Dominick Lewis hopes to inspire others with Photodom
ALEXANDRIA JOHNSON | 10/29/2020, midnight
Dominick Lewis owns Photodom, a store that sells photography equipment, apparel and accessories. Photodom is located at 1717 Broadway, a stop away from Broadway Junction where the A, C, J and Z trains go. It’s a small black building that sports the simple business logo. Customers find the store by walking up to the third floor.
Lewis planned to open in April, but decided to maintain his online store due to the pandemic. While many businesses have lost profits during this tumultuous time, his store flourished.
“For me, the pandemic was a blessing in disguise,” Lewis said. “I know that others look at 2020 as their worst year, but this has been the best year of my life.”
At the height of the pandemic, the murders of George Floyd, Breonna Taylor, and countless others affected how photographers captured protests against police brutality. As a Black photographer, Lewis weighed in how he worked during this time.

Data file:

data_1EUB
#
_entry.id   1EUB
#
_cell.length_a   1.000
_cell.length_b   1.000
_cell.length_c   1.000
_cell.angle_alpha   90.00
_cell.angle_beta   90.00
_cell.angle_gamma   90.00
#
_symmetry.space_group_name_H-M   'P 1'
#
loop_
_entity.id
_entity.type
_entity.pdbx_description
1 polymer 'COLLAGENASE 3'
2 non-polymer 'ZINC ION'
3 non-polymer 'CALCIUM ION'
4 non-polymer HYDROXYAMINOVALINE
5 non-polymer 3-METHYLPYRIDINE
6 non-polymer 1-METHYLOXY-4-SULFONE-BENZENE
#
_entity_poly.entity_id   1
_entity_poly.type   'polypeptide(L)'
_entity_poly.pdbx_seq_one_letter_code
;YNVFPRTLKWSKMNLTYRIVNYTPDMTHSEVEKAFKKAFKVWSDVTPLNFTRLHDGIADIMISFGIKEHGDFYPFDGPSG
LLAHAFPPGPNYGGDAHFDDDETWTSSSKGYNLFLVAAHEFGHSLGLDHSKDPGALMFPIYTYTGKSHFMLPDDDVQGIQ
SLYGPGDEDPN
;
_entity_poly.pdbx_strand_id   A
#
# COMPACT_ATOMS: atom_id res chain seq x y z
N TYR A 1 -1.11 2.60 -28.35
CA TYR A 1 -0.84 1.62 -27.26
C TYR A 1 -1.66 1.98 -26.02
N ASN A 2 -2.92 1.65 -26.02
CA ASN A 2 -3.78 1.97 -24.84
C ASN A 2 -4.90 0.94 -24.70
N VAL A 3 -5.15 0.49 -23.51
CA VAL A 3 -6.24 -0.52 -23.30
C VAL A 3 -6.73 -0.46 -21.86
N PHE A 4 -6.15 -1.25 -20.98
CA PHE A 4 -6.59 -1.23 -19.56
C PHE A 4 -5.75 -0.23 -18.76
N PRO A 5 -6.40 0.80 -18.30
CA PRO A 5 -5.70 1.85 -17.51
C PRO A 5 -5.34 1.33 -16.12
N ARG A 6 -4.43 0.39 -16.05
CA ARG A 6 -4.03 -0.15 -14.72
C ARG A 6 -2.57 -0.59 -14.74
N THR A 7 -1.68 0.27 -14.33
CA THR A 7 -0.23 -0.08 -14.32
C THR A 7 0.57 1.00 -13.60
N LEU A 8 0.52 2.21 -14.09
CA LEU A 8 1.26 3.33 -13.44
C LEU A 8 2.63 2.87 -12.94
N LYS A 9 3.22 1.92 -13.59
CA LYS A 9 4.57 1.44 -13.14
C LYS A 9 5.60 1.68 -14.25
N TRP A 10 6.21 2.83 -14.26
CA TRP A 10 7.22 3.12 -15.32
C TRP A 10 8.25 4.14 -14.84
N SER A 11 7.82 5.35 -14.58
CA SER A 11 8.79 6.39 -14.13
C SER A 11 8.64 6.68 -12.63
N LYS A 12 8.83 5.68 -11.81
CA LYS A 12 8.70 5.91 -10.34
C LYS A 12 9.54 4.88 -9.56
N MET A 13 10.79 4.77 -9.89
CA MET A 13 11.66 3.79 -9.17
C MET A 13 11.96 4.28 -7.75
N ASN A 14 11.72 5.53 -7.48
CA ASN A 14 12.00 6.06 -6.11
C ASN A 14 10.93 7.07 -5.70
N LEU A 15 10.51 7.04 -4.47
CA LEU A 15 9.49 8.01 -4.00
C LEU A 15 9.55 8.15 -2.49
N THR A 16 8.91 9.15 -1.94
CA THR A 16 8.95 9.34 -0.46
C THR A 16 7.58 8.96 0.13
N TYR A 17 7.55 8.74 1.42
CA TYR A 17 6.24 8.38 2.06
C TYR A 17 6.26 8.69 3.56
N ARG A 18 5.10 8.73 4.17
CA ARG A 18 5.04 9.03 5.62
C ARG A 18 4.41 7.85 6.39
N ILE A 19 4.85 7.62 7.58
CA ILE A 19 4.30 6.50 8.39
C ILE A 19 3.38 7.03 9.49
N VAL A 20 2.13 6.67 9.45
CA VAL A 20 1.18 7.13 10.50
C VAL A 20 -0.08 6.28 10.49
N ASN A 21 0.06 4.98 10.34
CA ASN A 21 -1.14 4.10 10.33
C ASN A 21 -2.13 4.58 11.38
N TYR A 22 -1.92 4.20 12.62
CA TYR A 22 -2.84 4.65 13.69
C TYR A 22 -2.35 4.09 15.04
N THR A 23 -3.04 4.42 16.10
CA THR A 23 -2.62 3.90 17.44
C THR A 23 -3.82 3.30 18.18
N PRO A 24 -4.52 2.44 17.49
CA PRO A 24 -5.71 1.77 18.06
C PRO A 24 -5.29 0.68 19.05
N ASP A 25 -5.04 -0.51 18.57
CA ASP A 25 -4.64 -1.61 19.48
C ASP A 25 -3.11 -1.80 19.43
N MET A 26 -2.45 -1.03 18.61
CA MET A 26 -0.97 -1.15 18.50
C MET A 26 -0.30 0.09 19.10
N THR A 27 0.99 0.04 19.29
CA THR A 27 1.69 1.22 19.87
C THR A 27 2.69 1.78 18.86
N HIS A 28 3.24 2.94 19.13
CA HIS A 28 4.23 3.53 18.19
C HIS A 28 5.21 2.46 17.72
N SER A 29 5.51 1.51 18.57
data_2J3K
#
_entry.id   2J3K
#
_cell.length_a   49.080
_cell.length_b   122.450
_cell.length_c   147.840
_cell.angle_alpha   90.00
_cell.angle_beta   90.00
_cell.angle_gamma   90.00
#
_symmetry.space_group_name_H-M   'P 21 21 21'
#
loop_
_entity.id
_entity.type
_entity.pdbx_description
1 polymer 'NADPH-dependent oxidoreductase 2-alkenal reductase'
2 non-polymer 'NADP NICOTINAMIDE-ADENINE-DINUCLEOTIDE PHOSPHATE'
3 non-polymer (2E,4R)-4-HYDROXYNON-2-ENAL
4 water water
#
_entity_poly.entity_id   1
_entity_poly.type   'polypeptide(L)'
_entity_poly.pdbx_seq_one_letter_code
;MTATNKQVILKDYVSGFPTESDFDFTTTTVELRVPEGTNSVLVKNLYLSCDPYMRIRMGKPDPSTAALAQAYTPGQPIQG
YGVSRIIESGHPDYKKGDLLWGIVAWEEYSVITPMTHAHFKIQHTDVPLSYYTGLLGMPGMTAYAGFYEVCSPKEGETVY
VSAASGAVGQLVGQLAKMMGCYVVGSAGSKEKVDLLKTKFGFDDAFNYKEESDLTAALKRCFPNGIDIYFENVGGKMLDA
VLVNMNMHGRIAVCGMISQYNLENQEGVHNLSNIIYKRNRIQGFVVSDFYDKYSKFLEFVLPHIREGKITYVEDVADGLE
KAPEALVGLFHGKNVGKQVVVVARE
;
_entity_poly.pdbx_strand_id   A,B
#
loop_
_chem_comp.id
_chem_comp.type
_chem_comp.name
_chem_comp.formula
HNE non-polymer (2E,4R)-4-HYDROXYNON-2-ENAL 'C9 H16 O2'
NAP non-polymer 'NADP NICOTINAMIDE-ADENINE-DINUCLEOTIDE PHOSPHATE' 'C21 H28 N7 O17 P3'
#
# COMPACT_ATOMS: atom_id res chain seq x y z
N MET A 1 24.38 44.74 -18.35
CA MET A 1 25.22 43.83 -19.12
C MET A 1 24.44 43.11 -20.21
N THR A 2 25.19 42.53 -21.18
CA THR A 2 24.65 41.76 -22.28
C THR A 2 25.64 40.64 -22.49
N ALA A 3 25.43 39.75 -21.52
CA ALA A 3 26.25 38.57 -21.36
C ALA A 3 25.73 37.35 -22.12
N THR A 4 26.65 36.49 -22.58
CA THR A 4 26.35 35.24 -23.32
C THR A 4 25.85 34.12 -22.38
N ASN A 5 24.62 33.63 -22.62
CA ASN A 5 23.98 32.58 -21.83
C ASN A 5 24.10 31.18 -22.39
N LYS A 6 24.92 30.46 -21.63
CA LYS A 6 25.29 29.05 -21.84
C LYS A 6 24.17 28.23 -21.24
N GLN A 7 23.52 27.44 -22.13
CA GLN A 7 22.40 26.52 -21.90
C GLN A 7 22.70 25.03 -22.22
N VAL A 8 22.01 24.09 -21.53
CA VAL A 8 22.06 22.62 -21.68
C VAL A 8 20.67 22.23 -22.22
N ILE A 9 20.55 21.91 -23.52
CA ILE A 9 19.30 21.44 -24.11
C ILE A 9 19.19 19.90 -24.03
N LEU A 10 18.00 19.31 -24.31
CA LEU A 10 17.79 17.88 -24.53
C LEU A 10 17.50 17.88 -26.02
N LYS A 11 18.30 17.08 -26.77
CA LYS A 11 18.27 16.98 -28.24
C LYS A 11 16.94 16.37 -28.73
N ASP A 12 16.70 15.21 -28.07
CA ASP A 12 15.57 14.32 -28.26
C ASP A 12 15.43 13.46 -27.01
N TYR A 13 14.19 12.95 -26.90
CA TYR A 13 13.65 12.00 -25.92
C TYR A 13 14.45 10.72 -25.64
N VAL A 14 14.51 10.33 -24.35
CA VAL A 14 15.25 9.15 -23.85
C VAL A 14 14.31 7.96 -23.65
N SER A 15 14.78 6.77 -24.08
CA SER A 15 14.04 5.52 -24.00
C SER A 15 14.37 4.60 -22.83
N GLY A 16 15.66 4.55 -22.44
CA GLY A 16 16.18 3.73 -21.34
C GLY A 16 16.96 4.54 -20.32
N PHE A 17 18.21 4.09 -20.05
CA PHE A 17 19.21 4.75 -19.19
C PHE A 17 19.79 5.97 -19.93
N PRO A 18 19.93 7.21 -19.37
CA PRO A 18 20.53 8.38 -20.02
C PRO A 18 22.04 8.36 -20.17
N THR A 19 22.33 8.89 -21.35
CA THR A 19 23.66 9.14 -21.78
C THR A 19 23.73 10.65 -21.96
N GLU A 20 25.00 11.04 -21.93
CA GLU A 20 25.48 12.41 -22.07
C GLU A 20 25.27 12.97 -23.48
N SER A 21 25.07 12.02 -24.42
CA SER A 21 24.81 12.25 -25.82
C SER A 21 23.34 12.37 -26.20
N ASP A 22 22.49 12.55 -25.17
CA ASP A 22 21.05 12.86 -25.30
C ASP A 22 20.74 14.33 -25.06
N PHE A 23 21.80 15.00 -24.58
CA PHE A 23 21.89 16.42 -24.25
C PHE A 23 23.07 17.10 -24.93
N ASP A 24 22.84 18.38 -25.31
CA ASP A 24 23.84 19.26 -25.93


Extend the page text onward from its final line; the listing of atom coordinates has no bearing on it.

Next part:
“With everyone that I photograph, I ask for their permission,” Lewis said. “I do not post photos that I know will incriminate people. I do it solely to document what’s not being shown in the media. Our voices need to be heard through our lenses.”
Lewis featured a Black Lives Matter collection of pins and baseball caps on Photodom’s website, where the proceeds will go toward a $1000 monthly grant for aspiring photographers who want to pursue their craft.
“I created the grant program to provide resources for photographers who don’t have the means to do their project, just like I was when I first started,” Lewis said.
For analog photographers, purchasing film and developing negatives is expensive, and he wanted to alleviate those costs. With the grant program, he found that people were willing to financially contribute and provide spaces for Black photographers to shoot.
On Sept. 12, Lewis opened his location in Bushwick and has not regretted it ever since. Since Photodom’s Instagram page has 26,000 followers and counting, it’s clear that he found a space for the neighborhood to come together.
On Oct. 25 he hosted a community clean-up, where volunteers collected trash from Bushwick to Williamsburg. This is just the start of how he hopes to impact the neighborhood. He plans on teaching photography 101 classes and eventually, an afterschool program for middle and high school students.
“I hope to inspire people more than anything,” Lewis said. “I created this store out of nothing, and I want to encourage others they can do it too.”